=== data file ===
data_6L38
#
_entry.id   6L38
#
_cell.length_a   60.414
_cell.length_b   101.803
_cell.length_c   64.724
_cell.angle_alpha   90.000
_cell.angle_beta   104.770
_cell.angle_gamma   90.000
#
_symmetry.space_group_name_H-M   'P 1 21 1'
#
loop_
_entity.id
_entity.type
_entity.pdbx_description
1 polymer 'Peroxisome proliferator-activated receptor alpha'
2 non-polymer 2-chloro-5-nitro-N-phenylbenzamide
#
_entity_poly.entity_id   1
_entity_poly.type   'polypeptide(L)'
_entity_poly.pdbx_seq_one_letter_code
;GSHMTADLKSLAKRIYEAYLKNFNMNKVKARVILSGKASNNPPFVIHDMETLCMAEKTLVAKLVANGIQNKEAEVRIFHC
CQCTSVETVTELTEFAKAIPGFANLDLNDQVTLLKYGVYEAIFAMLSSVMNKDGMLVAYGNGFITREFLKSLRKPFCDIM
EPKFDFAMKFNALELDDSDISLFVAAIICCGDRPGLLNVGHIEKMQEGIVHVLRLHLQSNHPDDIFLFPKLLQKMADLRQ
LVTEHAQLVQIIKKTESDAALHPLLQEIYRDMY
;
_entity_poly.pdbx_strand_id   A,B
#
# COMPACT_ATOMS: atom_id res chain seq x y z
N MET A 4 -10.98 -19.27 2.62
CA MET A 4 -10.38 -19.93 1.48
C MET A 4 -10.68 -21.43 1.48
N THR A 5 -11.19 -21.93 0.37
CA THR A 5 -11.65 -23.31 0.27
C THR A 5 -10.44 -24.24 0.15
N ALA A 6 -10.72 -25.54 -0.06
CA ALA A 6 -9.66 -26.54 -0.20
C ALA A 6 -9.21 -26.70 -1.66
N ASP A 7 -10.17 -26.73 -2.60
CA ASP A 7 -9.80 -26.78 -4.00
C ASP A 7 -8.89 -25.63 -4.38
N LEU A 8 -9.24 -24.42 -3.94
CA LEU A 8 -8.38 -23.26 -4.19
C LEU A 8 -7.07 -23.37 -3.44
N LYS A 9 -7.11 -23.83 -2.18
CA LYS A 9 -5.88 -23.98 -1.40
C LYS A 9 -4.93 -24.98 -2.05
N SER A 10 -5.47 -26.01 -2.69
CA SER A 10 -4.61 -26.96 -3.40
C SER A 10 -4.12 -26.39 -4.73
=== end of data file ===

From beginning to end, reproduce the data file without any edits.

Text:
data_6L38
#
_entry.id   6L38
#
_cell.length_a   60.414
_cell.length_b   101.803
_cell.length_c   64.724
_cell.angle_alpha   90.000
_cell.angle_beta   104.770
_cell.angle_gamma   90.000
#
_symmetry.space_group_name_H-M   'P 1 21 1'
#
loop_
_entity.id
_entity.type
_entity.pdbx_description
1 polymer 'Peroxisome proliferator-activated receptor alpha'
2 non-polymer 2-chloro-5-nitro-N-phenylbenzamide
#
_entity_poly.entity_id   1
_entity_poly.type   'polypeptide(L)'
_entity_poly.pdbx_seq_one_letter_code
;GSHMTADLKSLAKRIYEAYLKNFNMNKVKARVILSGKASNNPPFVIHDMETLCMAEKTLVAKLVANGIQNKEAEVRIFHC
CQCTSVETVTELTEFAKAIPGFANLDLNDQVTLLKYGVYEAIFAMLSSVMNKDGMLVAYGNGFITREFLKSLRKPFCDIM
EPKFDFAMKFNALELDDSDISLFVAAIICCGDRPGLLNVGHIEKMQEGIVHVLRLHLQSNHPDDIFLFPKLLQKMADLRQ
LVTEHAQLVQIIKKTESDAALHPLLQEIYRDMY
;
_entity_poly.pdbx_strand_id   A,B
#
# COMPACT_ATOMS: atom_id res chain seq x y z
N MET A 4 -10.98 -19.27 2.62
CA MET A 4 -10.38 -19.93 1.48
C MET A 4 -10.68 -21.43 1.48
N THR A 5 -11.19 -21.93 0.37
CA THR A 5 -11.65 -23.31 0.27
C THR A 5 -10.44 -24.24 0.15
N ALA A 6 -10.72 -25.54 -0.06
CA ALA A 6 -9.66 -26.54 -0.20
C ALA A 6 -9.21 -26.70 -1.66
N ASP A 7 -10.17 -26.73 -2.60
CA ASP A 7 -9.80 -26.78 -4.00
C ASP A 7 -8.89 -25.63 -4.38
N LEU A 8 -9.24 -24.42 -3.94
CA LEU A 8 -8.38 -23.26 -4.19
C LEU A 8 -7.07 -23.37 -3.44
N LYS A 9 -7.11 -23.83 -2.18
CA LYS A 9 -5.88 -23.98 -1.40
C LYS A 9 -4.93 -24.98 -2.05
N SER A 10 -5.47 -26.01 -2.69
CA SER A 10 -4.61 -26.96 -3.40
C SER A 10 -4.12 -26.39 -4.73